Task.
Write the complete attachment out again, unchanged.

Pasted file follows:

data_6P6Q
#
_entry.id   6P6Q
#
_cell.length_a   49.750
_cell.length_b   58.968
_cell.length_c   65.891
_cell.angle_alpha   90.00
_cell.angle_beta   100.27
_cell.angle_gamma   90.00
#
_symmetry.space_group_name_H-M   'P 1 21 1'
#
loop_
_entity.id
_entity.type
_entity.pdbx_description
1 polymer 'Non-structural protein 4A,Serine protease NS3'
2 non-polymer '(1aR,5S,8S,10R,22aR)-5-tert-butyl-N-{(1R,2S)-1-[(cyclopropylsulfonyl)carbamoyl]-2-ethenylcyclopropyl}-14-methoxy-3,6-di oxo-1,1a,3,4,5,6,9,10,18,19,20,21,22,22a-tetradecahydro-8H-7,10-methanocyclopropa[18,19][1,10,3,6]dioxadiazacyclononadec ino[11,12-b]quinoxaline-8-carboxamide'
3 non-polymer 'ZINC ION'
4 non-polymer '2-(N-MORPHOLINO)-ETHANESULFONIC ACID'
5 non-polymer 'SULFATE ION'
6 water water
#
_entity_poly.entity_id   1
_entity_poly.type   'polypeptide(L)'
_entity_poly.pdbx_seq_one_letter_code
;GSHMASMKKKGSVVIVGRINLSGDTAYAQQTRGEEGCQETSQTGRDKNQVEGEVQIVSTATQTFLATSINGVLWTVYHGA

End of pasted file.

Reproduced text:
data_6P6Q
#
_entry.id   6P6Q
#
_cell.length_a   49.750
_cell.length_b   58.968
_cell.length_c   65.891
_cell.angle_alpha   90.00
_cell.angle_beta   100.27
_cell.angle_gamma   90.00
#
_symmetry.space_group_name_H-M   'P 1 21 1'
#
loop_
_entity.id
_entity.type
_entity.pdbx_description
1 polymer 'Non-structural protein 4A,Serine protease NS3'
2 non-polymer '(1aR,5S,8S,10R,22aR)-5-tert-butyl-N-{(1R,2S)-1-[(cyclopropylsulfonyl)carbamoyl]-2-ethenylcyclopropyl}-14-methoxy-3,6-di oxo-1,1a,3,4,5,6,9,10,18,19,20,21,22,22a-tetradecahydro-8H-7,10-methanocyclopropa[18,19][1,10,3,6]dioxadiazacyclononadec ino[11,12-b]quinoxaline-8-carboxamide'
3 non-polymer 'ZINC ION'
4 non-polymer '2-(N-MORPHOLINO)-ETHANESULFONIC ACID'
5 non-polymer 'SULFATE ION'
6 water water
#
_entity_poly.entity_id   1
_entity_poly.type   'polypeptide(L)'
_entity_poly.pdbx_seq_one_letter_code
;GSHMASMKKKGSVVIVGRINLSGDTAYAQQTRGEEGCQETSQTGRDKNQVEGEVQIVSTATQTFLATSINGVLWTVYHGA